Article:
Veteran Andrus believes White Sox manager Grifol ‘will learn’ from 2023


Elvis Andrus has played for four first-year managers during his 15-year career, including three in the last five years.

Jeff Bannister was manager of the year with the AL West champion Rangers in 2015, Chris Woodward’s 2019 Rangers team went 78-84 in 2019, Mark Kotsay guided an undermanned Athletics team to a 60-102 season in 2022 (Andrus was traded to the Sox mid-season) and now there’s Pedro Grifol, who is trying to avoid a disastrous 100-loss campaign.

“They all have different personalities,” Andrus told the Sun-Times Sunday. “And it’s hard. If you start winning, then everything is easier. But when you’re not, personnel are going to change, things you might think you’re going to do don’t happen, and you have to adapt. So it’s a tough one.”

The Sox started 7-21 with a team Grifol, and management, believed would win. Now, the non-believers far outweigh the believers in Grifol.

Among the latter is new general manager Chris Getz, promoted after the firings of Rick Hahn and Ken Williams. Getz said Grifol will return for a second year in 2024, and Andrus, a veteran presence with a keen understanding and boyish love for the game still evident after all these years, doesn’t disagree with the reasoning.

“It’s always a 50-50, man [with new managers],” Andrus said. “Even if you coached for years, being a manager is a different animal. I compare it with a utility guy becoming an everyday guy. You think it’s the same but no, it’s a different animal. I think he’ll learn. After this year he’ll have a better, more clean idea of how to manage. Overall, he has done a good job. He communicates, he’s passionate, he knows what he wants.”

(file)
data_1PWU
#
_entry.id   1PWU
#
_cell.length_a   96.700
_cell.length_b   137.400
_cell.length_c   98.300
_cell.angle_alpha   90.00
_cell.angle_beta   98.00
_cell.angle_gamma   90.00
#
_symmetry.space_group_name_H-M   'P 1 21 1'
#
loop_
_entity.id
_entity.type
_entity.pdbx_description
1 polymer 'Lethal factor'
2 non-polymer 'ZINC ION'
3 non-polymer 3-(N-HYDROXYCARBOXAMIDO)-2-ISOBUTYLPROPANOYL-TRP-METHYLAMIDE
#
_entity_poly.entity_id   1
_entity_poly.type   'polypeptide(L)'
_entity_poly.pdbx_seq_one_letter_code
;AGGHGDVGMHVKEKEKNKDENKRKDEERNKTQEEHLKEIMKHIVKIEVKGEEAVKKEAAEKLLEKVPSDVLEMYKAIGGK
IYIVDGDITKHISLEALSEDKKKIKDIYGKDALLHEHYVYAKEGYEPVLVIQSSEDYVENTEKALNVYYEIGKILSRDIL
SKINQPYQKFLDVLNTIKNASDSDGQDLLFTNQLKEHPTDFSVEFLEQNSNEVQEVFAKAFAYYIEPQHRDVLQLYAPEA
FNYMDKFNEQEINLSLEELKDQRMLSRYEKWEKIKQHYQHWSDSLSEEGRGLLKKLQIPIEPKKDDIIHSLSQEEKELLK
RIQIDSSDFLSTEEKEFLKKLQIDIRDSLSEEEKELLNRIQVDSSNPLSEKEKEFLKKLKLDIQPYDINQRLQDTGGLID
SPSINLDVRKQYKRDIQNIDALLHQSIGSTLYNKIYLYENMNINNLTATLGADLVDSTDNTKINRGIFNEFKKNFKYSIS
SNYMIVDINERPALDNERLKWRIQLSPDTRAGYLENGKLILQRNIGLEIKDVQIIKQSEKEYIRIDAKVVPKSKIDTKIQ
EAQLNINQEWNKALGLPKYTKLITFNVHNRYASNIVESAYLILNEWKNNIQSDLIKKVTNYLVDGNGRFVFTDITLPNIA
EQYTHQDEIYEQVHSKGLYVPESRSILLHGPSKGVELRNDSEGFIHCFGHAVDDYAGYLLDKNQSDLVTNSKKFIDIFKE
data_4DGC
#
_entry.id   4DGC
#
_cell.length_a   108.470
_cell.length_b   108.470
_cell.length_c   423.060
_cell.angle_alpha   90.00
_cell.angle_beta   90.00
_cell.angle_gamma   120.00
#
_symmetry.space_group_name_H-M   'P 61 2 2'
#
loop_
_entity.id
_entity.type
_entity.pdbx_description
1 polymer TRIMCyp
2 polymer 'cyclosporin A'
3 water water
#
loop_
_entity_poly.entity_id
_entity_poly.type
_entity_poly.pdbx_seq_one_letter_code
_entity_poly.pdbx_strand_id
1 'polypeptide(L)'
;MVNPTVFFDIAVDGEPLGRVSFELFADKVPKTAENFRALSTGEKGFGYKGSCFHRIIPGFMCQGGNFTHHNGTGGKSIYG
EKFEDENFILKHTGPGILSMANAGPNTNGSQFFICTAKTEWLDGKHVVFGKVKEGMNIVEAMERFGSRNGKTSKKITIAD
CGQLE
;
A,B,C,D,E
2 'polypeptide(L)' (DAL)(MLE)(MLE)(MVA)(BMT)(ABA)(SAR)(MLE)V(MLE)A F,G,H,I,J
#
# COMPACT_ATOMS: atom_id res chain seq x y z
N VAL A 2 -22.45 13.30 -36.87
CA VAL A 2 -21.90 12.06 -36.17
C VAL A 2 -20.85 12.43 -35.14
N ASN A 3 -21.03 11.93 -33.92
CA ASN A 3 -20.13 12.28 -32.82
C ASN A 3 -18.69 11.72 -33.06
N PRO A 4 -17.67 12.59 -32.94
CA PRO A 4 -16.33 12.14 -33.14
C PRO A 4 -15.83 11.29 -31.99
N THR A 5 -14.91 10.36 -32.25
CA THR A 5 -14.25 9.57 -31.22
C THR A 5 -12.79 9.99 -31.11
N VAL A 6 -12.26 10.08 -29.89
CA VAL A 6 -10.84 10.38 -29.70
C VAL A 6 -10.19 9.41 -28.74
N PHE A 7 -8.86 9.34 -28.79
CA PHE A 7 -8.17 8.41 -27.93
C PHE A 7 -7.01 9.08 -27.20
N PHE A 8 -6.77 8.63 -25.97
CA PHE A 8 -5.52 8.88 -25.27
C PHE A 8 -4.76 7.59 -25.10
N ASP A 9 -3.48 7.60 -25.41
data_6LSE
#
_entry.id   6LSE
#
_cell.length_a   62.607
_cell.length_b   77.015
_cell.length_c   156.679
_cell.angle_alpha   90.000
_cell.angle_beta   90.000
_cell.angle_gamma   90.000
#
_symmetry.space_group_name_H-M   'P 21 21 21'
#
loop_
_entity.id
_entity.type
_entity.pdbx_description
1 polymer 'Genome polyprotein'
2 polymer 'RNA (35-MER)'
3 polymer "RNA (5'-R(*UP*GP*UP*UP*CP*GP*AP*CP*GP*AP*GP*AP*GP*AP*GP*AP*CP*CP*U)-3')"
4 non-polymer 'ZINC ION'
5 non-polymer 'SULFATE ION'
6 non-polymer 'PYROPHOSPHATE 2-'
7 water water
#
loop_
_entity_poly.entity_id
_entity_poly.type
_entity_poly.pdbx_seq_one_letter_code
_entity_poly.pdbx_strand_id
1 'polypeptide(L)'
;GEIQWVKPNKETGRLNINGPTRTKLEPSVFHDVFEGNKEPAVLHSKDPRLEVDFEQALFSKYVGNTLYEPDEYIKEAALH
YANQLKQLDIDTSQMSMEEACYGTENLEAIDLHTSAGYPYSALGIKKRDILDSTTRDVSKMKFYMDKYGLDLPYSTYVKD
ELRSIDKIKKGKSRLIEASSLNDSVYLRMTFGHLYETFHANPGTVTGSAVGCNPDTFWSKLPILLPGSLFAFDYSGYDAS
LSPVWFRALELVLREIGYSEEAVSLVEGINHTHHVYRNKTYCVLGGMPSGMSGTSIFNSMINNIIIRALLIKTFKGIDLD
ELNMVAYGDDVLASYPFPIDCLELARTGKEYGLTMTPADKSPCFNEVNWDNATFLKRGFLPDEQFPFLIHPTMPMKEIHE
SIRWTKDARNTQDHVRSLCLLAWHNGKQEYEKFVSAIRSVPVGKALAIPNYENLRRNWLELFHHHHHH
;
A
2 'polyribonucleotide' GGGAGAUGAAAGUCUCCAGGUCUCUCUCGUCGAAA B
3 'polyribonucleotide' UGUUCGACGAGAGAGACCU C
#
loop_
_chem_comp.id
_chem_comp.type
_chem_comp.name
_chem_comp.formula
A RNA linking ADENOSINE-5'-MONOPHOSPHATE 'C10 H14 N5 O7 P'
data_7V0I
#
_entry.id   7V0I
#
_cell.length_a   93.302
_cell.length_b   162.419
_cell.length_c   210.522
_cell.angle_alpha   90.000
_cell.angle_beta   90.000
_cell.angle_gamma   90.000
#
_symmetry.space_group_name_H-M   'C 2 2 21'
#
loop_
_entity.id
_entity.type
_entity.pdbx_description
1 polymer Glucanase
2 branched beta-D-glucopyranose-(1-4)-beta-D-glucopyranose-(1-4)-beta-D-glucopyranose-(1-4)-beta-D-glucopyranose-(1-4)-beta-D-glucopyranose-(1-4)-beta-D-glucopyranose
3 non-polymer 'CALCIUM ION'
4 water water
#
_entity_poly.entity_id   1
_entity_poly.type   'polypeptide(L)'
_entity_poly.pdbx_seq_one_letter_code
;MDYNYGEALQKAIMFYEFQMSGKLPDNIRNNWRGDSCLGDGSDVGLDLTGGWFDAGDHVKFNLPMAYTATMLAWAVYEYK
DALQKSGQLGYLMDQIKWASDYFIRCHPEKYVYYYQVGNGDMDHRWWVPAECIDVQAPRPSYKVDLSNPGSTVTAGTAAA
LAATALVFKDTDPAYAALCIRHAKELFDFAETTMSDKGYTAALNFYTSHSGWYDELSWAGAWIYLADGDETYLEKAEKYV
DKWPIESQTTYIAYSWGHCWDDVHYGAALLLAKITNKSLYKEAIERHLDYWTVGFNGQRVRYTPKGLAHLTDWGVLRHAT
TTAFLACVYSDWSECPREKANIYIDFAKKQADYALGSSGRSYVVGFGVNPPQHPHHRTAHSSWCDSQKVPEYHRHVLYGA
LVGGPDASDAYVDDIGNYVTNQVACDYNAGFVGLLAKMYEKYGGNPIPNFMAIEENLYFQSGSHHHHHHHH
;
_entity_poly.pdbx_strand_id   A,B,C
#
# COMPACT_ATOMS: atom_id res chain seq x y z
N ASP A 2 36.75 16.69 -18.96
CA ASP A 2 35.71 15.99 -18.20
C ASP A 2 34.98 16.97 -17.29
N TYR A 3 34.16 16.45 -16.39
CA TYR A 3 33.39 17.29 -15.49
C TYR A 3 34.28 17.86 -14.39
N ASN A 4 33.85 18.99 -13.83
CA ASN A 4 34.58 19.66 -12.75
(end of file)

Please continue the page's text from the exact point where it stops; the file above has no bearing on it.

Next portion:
Grifol wants a team that defends better, puts pressure on opponents with speed and execution and plays hard to the final out.

“For him to learn after this year, and know how to make [his vision] happen … it’s tough to say something and make it happen,” Andrus said. “There are many personalities, players and coaches, but it’s been a big learning year for him and hopefully he can make that jump.”

Grifol told the Sun-Times he has learned from “the storm” that is 2023, and the criticism accompanying it.

“ I don’t lie to myself. There are things I could be better at, and I have them all written down,” he said. “And I’m going to be better.”

Those inside the clubhouse say Grifol is respected by his players, which, if true, is vital. There’s also an expectation that team rules will be clamped down on in light of Keynan Middleton’s “no rules” comment after he was traded.

“Every team is going to have problems,” Andrus said. “I didn’t like comments from ex-teammates, because of course there are leaders on this team. But when you don’t win anybody can look for anything, lack of leadership. But I can tell you there are leaders on this team, it just wasn’t our year. I don’t think it had anything to do with leadership. It was more knowing the team and finding a way to win games.”

Andrus, 35, who will be a free agent, hopes to keep playing. Where that would be remains to be seen. He played shortstop and contributed a two-run single in a 3-2 win in Boston Sunday helping the Sox win their first series since Aug. 7-9 and he hiked his average to .346 and OPS to .894 over 35 games since Aug. 4.

“Next year they have to unite the team in spring training, have that baseball mindset where you know the DNA of your team and everybody knows their role,” Andrus said. “That’s going to be the biggest thing.

“Everybody has talent, it’s knowing your role, how you can contribute every single day.”

It’s on Grifol to blend together what he’s given to work with.

“I try to understand his position rather than critique,” Andrus said. “Because I know it’s not easy.”


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